Cyrus: each flat, electrode strip would go from the root of the wing to to the tip of the wing. Each wing would have several such electrodes parallel to one another. The sequence and polarity of energization would be as follows:
1. The leading edge elctrode is initially energized POSITIVE causing the first batch of air molecules in it's vicinity to become positively charged.
2. The adjacent elctrode is then negatively energized and attracts the positively charged air molecules. This electrode is then temporarily de-energized and the momentum of the air molecules in the first batch carry them past the second electrode.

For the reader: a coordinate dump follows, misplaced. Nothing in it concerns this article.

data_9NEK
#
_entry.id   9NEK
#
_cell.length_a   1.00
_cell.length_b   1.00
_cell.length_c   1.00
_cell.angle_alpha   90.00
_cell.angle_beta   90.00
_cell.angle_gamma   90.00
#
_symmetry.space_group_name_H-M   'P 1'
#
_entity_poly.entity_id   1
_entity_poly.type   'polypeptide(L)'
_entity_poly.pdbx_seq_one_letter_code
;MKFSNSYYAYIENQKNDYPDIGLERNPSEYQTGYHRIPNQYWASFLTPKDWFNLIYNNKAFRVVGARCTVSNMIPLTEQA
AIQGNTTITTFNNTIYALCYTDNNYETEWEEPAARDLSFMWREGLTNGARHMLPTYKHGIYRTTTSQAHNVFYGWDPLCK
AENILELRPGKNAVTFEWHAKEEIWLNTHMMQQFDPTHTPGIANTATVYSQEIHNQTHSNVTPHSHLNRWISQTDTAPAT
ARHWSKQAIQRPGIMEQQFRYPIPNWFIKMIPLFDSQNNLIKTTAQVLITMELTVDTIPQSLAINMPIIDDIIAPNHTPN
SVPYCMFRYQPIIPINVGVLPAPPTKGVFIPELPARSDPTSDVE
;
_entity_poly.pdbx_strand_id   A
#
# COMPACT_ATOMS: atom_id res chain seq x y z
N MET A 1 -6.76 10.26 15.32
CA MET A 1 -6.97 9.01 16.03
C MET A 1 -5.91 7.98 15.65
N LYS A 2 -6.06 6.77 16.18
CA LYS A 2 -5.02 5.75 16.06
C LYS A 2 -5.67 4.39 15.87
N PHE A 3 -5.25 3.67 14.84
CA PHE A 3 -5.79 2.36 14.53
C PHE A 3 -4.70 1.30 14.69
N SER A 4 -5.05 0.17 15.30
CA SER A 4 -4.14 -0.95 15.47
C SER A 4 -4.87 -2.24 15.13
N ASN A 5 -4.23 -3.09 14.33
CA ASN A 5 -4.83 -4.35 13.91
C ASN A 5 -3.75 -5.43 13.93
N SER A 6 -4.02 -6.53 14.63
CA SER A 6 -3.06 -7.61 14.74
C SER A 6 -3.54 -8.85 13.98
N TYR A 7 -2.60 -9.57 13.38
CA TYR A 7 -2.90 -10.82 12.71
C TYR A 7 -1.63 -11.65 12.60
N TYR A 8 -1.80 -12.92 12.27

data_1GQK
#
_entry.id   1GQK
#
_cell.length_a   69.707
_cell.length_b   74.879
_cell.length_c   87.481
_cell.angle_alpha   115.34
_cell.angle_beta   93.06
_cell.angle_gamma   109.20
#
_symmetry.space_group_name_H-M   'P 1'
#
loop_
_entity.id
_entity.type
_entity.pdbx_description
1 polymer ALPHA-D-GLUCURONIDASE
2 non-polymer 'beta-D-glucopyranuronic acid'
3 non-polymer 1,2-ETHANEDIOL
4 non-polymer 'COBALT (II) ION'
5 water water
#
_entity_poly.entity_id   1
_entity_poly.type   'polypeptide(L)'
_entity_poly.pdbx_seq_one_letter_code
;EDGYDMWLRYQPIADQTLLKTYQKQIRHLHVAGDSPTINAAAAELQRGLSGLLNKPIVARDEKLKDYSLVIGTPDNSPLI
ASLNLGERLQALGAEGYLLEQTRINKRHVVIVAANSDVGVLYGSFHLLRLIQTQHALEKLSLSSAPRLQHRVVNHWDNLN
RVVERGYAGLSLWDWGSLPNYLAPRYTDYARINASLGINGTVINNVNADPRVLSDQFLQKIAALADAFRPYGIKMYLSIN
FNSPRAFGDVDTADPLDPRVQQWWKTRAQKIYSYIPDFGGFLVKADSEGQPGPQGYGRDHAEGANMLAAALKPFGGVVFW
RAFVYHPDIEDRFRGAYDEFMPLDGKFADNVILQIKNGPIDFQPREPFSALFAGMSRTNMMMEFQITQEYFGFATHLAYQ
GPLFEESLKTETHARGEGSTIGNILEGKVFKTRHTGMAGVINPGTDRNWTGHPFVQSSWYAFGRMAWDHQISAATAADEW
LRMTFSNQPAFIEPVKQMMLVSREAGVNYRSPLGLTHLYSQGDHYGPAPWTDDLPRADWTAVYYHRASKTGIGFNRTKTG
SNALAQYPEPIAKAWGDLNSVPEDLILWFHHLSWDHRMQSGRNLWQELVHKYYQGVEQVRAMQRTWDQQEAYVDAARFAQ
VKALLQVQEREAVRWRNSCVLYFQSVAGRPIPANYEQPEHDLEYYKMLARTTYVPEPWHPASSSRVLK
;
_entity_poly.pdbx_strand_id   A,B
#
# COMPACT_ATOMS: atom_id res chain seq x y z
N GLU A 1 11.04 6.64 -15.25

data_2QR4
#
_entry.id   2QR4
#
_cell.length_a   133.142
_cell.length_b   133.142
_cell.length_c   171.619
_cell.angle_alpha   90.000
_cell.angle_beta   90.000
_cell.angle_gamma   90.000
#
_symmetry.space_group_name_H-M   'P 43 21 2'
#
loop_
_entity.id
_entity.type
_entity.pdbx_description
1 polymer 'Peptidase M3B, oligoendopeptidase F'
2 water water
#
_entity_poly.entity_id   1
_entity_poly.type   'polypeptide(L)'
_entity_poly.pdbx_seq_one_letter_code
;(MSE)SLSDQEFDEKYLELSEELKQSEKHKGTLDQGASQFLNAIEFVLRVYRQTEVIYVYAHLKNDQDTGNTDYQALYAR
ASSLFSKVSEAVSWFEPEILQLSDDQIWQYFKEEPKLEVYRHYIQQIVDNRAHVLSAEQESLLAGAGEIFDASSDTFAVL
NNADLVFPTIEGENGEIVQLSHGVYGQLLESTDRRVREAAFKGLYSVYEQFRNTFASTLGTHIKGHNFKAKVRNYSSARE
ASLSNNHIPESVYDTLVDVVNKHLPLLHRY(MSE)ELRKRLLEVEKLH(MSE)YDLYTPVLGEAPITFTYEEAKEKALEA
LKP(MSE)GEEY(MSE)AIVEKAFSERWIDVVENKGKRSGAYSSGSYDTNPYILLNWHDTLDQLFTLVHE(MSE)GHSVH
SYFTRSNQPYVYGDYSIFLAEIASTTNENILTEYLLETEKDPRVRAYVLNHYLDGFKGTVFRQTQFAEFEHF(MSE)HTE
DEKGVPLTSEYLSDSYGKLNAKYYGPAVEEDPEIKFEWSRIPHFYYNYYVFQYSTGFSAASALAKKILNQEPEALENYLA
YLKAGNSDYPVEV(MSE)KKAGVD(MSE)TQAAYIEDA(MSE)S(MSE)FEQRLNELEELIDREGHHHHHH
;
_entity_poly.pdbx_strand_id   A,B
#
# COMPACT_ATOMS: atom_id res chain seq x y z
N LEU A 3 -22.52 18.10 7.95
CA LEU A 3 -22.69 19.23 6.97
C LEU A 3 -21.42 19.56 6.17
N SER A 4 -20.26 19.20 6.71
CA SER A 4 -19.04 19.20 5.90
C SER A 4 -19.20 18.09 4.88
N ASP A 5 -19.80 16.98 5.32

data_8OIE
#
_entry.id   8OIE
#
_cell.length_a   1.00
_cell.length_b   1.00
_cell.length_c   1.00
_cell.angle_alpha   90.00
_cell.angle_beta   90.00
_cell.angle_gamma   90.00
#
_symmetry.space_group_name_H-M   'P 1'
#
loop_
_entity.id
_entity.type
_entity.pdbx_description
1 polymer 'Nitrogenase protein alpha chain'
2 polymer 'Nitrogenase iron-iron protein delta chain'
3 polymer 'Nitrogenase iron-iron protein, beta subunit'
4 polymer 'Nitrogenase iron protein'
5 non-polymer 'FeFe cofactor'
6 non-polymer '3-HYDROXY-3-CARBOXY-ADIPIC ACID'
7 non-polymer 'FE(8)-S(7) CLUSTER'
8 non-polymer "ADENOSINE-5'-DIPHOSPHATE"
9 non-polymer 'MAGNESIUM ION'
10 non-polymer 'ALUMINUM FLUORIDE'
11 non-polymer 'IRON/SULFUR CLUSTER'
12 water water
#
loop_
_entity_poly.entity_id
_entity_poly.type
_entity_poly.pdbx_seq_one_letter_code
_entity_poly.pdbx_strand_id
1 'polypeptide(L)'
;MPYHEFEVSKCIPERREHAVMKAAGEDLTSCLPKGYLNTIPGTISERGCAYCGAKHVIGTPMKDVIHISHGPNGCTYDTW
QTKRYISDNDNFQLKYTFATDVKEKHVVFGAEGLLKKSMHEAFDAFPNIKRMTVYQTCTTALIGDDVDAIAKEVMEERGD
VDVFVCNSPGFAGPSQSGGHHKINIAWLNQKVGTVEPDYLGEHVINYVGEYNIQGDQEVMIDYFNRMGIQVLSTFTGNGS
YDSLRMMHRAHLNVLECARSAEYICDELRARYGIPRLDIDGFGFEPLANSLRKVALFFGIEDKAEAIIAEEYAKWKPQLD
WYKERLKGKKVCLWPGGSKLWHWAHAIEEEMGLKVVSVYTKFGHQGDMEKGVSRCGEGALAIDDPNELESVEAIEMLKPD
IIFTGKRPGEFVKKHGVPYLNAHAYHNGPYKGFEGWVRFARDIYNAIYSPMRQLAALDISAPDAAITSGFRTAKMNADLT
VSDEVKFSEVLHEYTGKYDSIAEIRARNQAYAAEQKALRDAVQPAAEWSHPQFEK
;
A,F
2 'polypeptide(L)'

3. The second electrode is then positively energized, "pushing" this first batch further toward the trailing edge.
4. The process continues until the first batch of air molecules (through successive electrostatic "push-pull" sequences) pass over the airfoil via the remaining elctrode strips all the way to the trailing edge of the wing.
Another way to look at it is as follows: An electric motor uses timed energization and denergization of electromagnets to "push-pull" the tangential edge of a rotor around and around. A linear motor or rail gun does the same, but in a linear, straight line form of motion.
So, the elctrostatic airfoil does the same thing with batches of air molecules being "push-pulled" in one direction, over the surface of an airfoil, by electrostatic means. Given the correct electrostatic potential, sequence and frequency of energization and de-energization of electrode segments, a laminar flow of air can be made to move across an airfoil at any desired speed.